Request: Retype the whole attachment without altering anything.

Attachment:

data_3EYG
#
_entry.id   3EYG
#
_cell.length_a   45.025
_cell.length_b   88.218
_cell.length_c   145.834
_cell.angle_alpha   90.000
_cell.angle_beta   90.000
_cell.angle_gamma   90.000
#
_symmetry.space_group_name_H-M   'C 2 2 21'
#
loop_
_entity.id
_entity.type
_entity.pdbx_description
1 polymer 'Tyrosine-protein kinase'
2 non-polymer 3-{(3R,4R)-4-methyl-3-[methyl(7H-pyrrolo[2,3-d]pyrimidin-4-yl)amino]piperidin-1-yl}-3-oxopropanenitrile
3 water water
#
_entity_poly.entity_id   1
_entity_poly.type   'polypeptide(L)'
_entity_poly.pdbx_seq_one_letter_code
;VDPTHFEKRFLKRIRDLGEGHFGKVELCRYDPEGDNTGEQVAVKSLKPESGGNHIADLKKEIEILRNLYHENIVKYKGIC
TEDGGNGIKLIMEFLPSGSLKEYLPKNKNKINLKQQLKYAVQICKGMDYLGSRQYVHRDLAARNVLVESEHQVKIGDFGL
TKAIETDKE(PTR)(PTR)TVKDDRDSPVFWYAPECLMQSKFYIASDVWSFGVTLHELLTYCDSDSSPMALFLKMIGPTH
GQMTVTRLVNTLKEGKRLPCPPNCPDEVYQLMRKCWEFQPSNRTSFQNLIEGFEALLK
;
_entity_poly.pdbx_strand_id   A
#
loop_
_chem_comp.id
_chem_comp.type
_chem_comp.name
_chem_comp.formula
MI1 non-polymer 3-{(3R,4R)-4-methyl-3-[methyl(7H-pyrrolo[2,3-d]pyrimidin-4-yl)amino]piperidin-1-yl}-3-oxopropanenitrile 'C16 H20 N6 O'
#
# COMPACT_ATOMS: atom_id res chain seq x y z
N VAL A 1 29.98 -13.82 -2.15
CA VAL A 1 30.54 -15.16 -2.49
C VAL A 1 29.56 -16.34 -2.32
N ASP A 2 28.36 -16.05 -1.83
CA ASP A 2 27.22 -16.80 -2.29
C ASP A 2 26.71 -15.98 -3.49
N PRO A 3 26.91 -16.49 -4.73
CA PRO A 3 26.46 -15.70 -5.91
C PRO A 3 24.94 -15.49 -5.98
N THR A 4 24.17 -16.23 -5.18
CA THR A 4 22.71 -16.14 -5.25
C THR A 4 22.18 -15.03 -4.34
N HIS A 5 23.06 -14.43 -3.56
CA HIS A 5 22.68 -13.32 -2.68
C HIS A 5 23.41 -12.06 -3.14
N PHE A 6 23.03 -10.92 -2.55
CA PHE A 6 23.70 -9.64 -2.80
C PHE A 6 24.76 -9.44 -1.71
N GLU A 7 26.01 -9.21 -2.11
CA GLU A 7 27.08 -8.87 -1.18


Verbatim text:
data_3EYG
#
_entry.id   3EYG
#
_cell.length_a   45.025
_cell.length_b   88.218
_cell.length_c   145.834
_cell.angle_alpha   90.000
_cell.angle_beta   90.000
_cell.angle_gamma   90.000
#
_symmetry.space_group_name_H-M   'C 2 2 21'
#
loop_
_entity.id
_entity.type
_entity.pdbx_description
1 polymer 'Tyrosine-protein kinase'
2 non-polymer 3-{(3R,4R)-4-methyl-3-[methyl(7H-pyrrolo[2,3-d]pyrimidin-4-yl)amino]piperidin-1-yl}-3-oxopropanenitrile
3 water water
#
_entity_poly.entity_id   1
_entity_poly.type   'polypeptide(L)'
_entity_poly.pdbx_seq_one_letter_code
;VDPTHFEKRFLKRIRDLGEGHFGKVELCRYDPEGDNTGEQVAVKSLKPESGGNHIADLKKEIEILRNLYHENIVKYKGIC
TEDGGNGIKLIMEFLPSGSLKEYLPKNKNKINLKQQLKYAVQICKGMDYLGSRQYVHRDLAARNVLVESEHQVKIGDFGL
TKAIETDKE(PTR)(PTR)TVKDDRDSPVFWYAPECLMQSKFYIASDVWSFGVTLHELLTYCDSDSSPMALFLKMIGPTH
GQMTVTRLVNTLKEGKRLPCPPNCPDEVYQLMRKCWEFQPSNRTSFQNLIEGFEALLK
;
_entity_poly.pdbx_strand_id   A
#
loop_
_chem_comp.id
_chem_comp.type
_chem_comp.name
_chem_comp.formula
MI1 non-polymer 3-{(3R,4R)-4-methyl-3-[methyl(7H-pyrrolo[2,3-d]pyrimidin-4-yl)amino]piperidin-1-yl}-3-oxopropanenitrile 'C16 H20 N6 O'
#
# COMPACT_ATOMS: atom_id res chain seq x y z
N VAL A 1 29.98 -13.82 -2.15
CA VAL A 1 30.54 -15.16 -2.49
C VAL A 1 29.56 -16.34 -2.32
N ASP A 2 28.36 -16.05 -1.83
CA ASP A 2 27.22 -16.80 -2.29
C ASP A 2 26.71 -15.98 -3.49
N PRO A 3 26.91 -16.49 -4.73
CA PRO A 3 26.46 -15.70 -5.91
C PRO A 3 24.94 -15.49 -5.98
N THR A 4 24.17 -16.23 -5.18
CA THR A 4 22.71 -16.14 -5.25
C THR A 4 22.18 -15.03 -4.34
N HIS A 5 23.06 -14.43 -3.56
CA HIS A 5 22.68 -13.32 -2.68
C HIS A 5 23.41 -12.06 -3.14
N PHE A 6 23.03 -10.92 -2.55
CA PHE A 6 23.70 -9.64 -2.80
C PHE A 6 24.76 -9.44 -1.71
N GLU A 7 26.01 -9.21 -2.11
CA GLU A 7 27.08 -8.87 -1.18